And there you have it, the vanity account is now set to have the existing account as an authoritative address. Let’s prove this by making a transaction sending 1 Algo to our existing address from the vanity address, but signing it with our existing_private_key.

>>> params = algod_client.suggested_params()
>>> txn_test = transaction.Payment(vanity_address, params['minFee'], params['lastRound'], params['lastRound']+1000, params['genesishashb64'], existing_address, 1000000)
>>> stxn_test = txn_test.sign(existing_private_key)
>>> algod_client.send_transaction(stxn_test)


Whilst this tutorial should have helped you learn some basics of the algosdk, it must be stressed that you test and understand the full implications of rekeying before doing any of this to your real accounts. At the time of writing this the popular AlgoSigner browser extension doesn’t support rekeyed addresses, so you won’t be able to use it for signing transactions. So be prepared to do it manually for the time being.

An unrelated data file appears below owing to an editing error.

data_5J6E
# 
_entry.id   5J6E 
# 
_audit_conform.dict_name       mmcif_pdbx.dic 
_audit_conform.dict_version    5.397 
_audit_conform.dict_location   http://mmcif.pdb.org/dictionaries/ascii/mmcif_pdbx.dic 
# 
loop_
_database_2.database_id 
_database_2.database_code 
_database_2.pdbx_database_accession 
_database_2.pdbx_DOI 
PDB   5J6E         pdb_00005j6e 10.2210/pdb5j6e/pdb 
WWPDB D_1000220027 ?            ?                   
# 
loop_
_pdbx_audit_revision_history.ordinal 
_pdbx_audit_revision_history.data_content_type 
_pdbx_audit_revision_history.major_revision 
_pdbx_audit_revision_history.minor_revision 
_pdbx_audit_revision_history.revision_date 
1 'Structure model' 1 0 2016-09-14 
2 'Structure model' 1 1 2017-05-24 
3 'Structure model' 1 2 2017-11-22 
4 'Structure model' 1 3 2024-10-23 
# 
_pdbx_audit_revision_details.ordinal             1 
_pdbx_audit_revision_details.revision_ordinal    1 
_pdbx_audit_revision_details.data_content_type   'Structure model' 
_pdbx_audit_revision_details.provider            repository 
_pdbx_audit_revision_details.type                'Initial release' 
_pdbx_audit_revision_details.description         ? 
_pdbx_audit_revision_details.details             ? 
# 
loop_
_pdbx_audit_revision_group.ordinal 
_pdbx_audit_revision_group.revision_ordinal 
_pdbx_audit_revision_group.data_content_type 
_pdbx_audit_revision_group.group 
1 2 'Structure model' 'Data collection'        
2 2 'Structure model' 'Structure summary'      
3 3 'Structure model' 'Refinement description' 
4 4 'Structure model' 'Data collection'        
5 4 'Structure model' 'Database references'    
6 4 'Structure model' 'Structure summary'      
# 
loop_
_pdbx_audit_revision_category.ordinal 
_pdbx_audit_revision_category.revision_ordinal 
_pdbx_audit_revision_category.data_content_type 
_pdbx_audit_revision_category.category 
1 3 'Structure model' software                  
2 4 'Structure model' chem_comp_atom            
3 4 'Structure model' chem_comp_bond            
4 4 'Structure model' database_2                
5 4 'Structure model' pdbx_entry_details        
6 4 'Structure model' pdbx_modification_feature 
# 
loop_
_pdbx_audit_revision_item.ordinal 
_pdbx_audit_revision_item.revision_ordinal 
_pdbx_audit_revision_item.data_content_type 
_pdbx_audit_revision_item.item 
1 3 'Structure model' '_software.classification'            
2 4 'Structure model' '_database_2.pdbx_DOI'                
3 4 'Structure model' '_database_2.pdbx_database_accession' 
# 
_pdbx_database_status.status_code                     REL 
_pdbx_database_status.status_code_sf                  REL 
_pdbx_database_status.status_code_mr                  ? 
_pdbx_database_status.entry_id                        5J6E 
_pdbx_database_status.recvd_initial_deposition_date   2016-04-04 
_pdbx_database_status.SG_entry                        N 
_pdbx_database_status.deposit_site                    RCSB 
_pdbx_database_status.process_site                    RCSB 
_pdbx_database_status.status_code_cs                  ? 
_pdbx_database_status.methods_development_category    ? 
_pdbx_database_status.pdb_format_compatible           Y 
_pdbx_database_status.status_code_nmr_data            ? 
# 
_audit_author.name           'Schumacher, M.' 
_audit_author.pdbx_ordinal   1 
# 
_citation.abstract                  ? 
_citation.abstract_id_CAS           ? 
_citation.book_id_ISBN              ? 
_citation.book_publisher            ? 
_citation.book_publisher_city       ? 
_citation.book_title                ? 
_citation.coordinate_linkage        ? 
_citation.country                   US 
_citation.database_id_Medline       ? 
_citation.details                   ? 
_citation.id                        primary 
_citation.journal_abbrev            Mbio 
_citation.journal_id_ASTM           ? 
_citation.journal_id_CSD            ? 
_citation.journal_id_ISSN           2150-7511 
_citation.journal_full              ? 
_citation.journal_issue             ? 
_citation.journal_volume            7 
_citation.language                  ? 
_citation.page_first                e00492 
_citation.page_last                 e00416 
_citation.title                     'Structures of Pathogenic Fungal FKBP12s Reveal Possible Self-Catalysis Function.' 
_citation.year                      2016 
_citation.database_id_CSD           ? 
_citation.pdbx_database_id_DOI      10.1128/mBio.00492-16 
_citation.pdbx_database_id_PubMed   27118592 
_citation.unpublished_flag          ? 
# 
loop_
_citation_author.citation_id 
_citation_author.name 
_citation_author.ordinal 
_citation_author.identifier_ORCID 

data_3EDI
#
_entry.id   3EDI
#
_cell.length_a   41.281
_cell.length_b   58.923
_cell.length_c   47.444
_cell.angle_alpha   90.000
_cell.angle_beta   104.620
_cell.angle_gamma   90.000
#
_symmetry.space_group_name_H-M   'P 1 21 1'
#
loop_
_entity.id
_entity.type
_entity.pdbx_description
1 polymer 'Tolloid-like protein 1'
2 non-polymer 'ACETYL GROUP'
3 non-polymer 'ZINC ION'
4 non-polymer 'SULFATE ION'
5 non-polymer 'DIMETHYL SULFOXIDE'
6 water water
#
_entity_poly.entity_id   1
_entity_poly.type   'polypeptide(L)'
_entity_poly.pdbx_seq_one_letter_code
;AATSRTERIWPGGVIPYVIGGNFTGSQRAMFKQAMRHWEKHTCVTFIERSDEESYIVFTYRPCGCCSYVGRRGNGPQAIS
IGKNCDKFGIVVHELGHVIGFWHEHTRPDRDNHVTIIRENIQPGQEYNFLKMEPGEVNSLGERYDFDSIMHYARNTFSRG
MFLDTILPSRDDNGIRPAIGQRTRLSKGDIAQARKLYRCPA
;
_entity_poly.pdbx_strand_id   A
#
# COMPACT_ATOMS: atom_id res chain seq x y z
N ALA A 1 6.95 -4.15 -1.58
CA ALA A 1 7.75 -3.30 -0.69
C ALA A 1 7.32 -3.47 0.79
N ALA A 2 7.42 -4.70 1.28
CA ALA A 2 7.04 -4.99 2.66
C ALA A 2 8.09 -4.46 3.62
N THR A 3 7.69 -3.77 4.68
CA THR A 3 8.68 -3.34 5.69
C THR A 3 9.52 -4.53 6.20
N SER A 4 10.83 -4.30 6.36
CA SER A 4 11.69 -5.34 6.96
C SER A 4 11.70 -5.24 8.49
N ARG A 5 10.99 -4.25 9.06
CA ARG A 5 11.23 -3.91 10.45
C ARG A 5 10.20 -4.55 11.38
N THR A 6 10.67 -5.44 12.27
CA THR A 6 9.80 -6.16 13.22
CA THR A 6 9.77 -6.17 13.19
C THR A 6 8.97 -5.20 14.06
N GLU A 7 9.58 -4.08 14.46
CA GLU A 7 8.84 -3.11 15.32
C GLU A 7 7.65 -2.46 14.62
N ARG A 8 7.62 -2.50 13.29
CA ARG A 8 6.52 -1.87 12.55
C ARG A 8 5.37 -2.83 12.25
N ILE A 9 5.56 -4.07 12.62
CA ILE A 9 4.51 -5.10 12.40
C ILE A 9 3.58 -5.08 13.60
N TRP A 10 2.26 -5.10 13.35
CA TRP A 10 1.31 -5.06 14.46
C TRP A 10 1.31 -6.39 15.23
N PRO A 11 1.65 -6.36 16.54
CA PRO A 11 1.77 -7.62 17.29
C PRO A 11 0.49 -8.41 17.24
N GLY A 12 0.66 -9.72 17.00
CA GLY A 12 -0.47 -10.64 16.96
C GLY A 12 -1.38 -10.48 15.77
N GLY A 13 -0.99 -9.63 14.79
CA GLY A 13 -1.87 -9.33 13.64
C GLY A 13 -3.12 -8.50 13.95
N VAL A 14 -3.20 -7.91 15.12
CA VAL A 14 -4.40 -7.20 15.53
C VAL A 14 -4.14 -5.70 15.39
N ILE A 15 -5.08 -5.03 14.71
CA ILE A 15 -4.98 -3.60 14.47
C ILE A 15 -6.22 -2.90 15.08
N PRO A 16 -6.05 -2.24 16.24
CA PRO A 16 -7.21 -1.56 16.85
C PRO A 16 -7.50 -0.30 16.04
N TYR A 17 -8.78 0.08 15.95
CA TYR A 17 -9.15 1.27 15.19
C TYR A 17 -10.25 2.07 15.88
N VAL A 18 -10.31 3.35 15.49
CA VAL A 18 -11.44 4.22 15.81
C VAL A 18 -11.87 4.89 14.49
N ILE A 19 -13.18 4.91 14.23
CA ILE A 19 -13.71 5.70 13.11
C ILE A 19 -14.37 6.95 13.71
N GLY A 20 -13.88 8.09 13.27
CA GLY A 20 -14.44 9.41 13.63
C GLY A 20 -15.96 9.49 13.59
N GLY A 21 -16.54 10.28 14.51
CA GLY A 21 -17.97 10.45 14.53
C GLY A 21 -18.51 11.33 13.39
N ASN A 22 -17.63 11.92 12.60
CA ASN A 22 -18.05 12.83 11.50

You have now hopefully found a new vanity address that you can be proud of and further secured it by using the awesome rekeying feature! Now you can be the envy of your friends when you give them your custom public Algorand address the next time they need to send you some Algo. :sunglasses:

Script Example

The following code example contains a simple while-loop executing account.generate_account() until the desired address prefix is found. Additionally it’ll give you a running total of attempts and a rough attempts-per-second value.

#!/usr/bin/env python3

from algosdk import account, mnemonic
import time

# Desired prefix for address.

# Variables containing Private Key and Address

# Keep track of attempts and start time.
TIME_START = time.time()

# Keep looping until desired address is found.
while (not ADDRESS.startswith(PREFIX)):
    TIME_DIFF = time.time() - TIME_START
    print(f" {ATTEMPT} ({ATTEMPT / TIME_DIFF:.2f}/sec) ", end="\r")
    PRIVATE_KEY, ADDRESS = account.generate_account()
    ATTEMPT += 1

# Display your new address, private key, and mnemonic
print(f"Found after {ATTEMPT} attempts and {TIME_DIFF:.2f} seconds")

This will produce an output similar to this:

[email protected]:~/vanity_rekey$ ./
 2413655 (7913.30/sec)
Found after 2413656 attempts and 305.01 seconds